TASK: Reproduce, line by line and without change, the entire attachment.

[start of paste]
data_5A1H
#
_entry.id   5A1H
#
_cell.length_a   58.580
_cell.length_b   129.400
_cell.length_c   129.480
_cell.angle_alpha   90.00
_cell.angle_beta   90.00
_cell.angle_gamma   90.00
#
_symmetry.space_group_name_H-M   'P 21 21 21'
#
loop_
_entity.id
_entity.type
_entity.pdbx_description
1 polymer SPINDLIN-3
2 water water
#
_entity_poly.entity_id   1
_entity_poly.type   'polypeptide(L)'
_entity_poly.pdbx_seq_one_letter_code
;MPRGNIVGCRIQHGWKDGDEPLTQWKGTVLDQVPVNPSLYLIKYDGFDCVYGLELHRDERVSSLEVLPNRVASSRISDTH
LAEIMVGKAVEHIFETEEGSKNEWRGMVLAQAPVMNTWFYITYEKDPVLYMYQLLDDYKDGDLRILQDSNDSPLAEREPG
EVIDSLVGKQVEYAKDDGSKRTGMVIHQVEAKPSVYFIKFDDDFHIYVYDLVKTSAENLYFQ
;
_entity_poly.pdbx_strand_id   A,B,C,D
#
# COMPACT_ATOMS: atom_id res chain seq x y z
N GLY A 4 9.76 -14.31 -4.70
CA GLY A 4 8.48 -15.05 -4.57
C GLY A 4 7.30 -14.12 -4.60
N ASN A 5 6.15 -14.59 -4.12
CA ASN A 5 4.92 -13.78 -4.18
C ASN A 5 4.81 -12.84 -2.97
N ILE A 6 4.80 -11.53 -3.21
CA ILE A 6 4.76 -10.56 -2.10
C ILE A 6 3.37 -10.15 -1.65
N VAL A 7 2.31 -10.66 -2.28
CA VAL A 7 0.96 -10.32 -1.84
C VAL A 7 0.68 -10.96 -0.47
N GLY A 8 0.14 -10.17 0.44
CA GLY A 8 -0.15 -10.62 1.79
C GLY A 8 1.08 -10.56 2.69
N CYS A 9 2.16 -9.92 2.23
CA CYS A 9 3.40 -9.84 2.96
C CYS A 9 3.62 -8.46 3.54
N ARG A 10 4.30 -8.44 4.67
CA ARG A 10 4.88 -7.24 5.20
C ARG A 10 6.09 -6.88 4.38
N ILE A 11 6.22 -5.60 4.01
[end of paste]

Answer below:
data_5A1H
#
_entry.id   5A1H
#
_cell.length_a   58.580
_cell.length_b   129.400
_cell.length_c   129.480
_cell.angle_alpha   90.00
_cell.angle_beta   90.00
_cell.angle_gamma   90.00
#
_symmetry.space_group_name_H-M   'P 21 21 21'
#
loop_
_entity.id
_entity.type
_entity.pdbx_description
1 polymer SPINDLIN-3
2 water water
#
_entity_poly.entity_id   1
_entity_poly.type   'polypeptide(L)'
_entity_poly.pdbx_seq_one_letter_code
;MPRGNIVGCRIQHGWKDGDEPLTQWKGTVLDQVPVNPSLYLIKYDGFDCVYGLELHRDERVSSLEVLPNRVASSRISDTH
LAEIMVGKAVEHIFETEEGSKNEWRGMVLAQAPVMNTWFYITYEKDPVLYMYQLLDDYKDGDLRILQDSNDSPLAEREPG
EVIDSLVGKQVEYAKDDGSKRTGMVIHQVEAKPSVYFIKFDDDFHIYVYDLVKTSAENLYFQ
;
_entity_poly.pdbx_strand_id   A,B,C,D
#
# COMPACT_ATOMS: atom_id res chain seq x y z
N GLY A 4 9.76 -14.31 -4.70
CA GLY A 4 8.48 -15.05 -4.57
C GLY A 4 7.30 -14.12 -4.60
N ASN A 5 6.15 -14.59 -4.12
CA ASN A 5 4.92 -13.78 -4.18
C ASN A 5 4.81 -12.84 -2.97
N ILE A 6 4.80 -11.53 -3.21
CA ILE A 6 4.76 -10.56 -2.10
C ILE A 6 3.37 -10.15 -1.65
N VAL A 7 2.31 -10.66 -2.28
CA VAL A 7 0.96 -10.32 -1.84
C VAL A 7 0.68 -10.96 -0.47
N GLY A 8 0.14 -10.17 0.44
CA GLY A 8 -0.15 -10.62 1.79
C GLY A 8 1.08 -10.56 2.69
N CYS A 9 2.16 -9.92 2.23
CA CYS A 9 3.40 -9.84 2.96
C CYS A 9 3.62 -8.46 3.54
N ARG A 10 4.30 -8.44 4.67
CA ARG A 10 4.88 -7.24 5.20
C ARG A 10 6.09 -6.88 4.38
N ILE A 11 6.22 -5.60 4.01